In an interview, City Council member David Yassky, who has questioned the safety of Brooklyn and lower Manhattan air after Sept. 11, directed angry remarks at the White House, saying he is "outraged that the White House manipulated the information that was communicated to the people of New York. I want an independent investigation to determine exactly who at the White House manipulated the information."

Sen. Charles Schumer said in an interview it was "understandable that in the midst of a crisis the White House did not want the EPA to sound alarmist." But he warned, "If the public loses faith that things are safe when the government says so, we'll have done more damage than a pointed statement the week after 9/11 would have."

The White House did not respond to requests for comment. Acting EPA Administrator Marianne Horikno, who sat in on EPA meetings with the White House during the 9/11 aftermath, said in an interview that the White House had played a coordinating role, assembling information from various federal agencies. "It was a role someone had to play," Horikno said. "There was a potential for a Tower of Babel, and we needed to speak with one voice."

The National Security Council played the key role, filtering incoming data on Ground Zero air and water, Horikno said, and "I think that the thinking was these are experts in WMD [weapons of mass destruction], so they should have the coordinating role."

The focus at EPA, she continued, was on gathering data and making it public as rapidly as possible. "Under unbelievably trying conditions, EPA did the best that it could," she said. But the Inspector General's report found the effort lacked credibility. One example cited: EPA's statements concluded as early as Sept. 12 that the plume of debris that shot into the air over lower Manhattan and blew over the East River into Brooklyn posed no significant health hazard. But there is no precedent for human inhalation of such a concoction of pulverized glass and concrete and no scientific basis for determining how the mixture would react chemically with pollutants such as PCBs, dioxins, asbestos, lead, cadmium and other substances found in WTC dust samples. "We never had a situation where we have an asbestos snowstorm before, or an alkaline snowstorm," Horikno said. "There's always another study you could do. There's always unknowns, uncertainty."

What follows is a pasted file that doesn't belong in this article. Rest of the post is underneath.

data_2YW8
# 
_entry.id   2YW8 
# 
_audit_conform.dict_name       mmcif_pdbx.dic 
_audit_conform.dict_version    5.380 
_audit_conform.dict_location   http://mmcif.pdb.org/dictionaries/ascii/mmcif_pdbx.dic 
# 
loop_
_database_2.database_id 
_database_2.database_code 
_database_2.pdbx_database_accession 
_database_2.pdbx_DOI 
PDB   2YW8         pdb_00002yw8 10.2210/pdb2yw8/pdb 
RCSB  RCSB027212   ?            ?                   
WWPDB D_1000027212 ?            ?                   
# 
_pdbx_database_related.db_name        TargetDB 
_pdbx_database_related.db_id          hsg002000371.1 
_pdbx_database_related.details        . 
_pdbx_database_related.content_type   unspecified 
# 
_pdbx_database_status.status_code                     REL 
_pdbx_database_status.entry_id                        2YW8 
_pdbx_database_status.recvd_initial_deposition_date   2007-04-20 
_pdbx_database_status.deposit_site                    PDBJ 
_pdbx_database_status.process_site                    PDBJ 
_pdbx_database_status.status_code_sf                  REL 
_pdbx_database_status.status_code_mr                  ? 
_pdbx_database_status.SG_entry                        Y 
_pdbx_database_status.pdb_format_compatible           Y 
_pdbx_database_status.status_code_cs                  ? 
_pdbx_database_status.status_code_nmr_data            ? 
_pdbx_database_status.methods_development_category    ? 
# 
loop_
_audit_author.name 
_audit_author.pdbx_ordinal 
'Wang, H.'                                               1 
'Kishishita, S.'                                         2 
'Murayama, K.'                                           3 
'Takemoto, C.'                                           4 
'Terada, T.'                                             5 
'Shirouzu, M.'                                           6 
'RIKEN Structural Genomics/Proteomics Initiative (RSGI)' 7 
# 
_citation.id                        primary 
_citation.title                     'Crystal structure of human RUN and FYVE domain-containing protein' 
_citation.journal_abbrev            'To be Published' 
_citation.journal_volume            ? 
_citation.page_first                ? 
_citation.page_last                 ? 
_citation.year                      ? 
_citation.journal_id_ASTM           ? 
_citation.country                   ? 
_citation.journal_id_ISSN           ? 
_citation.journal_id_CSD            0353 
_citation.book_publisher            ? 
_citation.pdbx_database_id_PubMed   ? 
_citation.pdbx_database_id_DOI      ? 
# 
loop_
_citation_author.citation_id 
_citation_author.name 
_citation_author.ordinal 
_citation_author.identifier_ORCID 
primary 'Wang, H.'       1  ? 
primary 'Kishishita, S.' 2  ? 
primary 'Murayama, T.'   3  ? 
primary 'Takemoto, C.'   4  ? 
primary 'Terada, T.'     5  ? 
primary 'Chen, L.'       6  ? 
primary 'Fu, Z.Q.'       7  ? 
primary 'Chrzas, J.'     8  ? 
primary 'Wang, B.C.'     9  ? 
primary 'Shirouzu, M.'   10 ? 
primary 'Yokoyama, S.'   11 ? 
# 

"I said at the time that they were premature in declaring the air safe," George Thurston associate professor of environmental medicine at NYU Medical School, said in an interview yesterday. "I think most scientists said, 'Based on the information we have, we don't see problems. But we don't know everything yet.'

"This whole thing of saying the air was safe to breathe and the water safe to drink -- there was no basis to say that."

Dr. Paul Lioy or Rutgers University, who conducted some of the air quality studies around Ground Zero and warned that the alkali mixture posed unknown threats to human health, was willing to cut the EPA some slack. He recalled that in the immediate aftermath of the attacks, air quality was not on people's minds. "The issue then was how many people were dead -- were there still 15,000 people under the rubble?"

In June 2002 the EPA determined that air quality had returned to pre-Sept. 11 levels. Thurston, for one, remains worried about reconstruction of Ground Zero. "These people are going to be re-exposed with all the construction, diesel gas from the trucks, digging," Thurston said. "So we need to be watchful, careful. We're planning this now -- let's plan it right."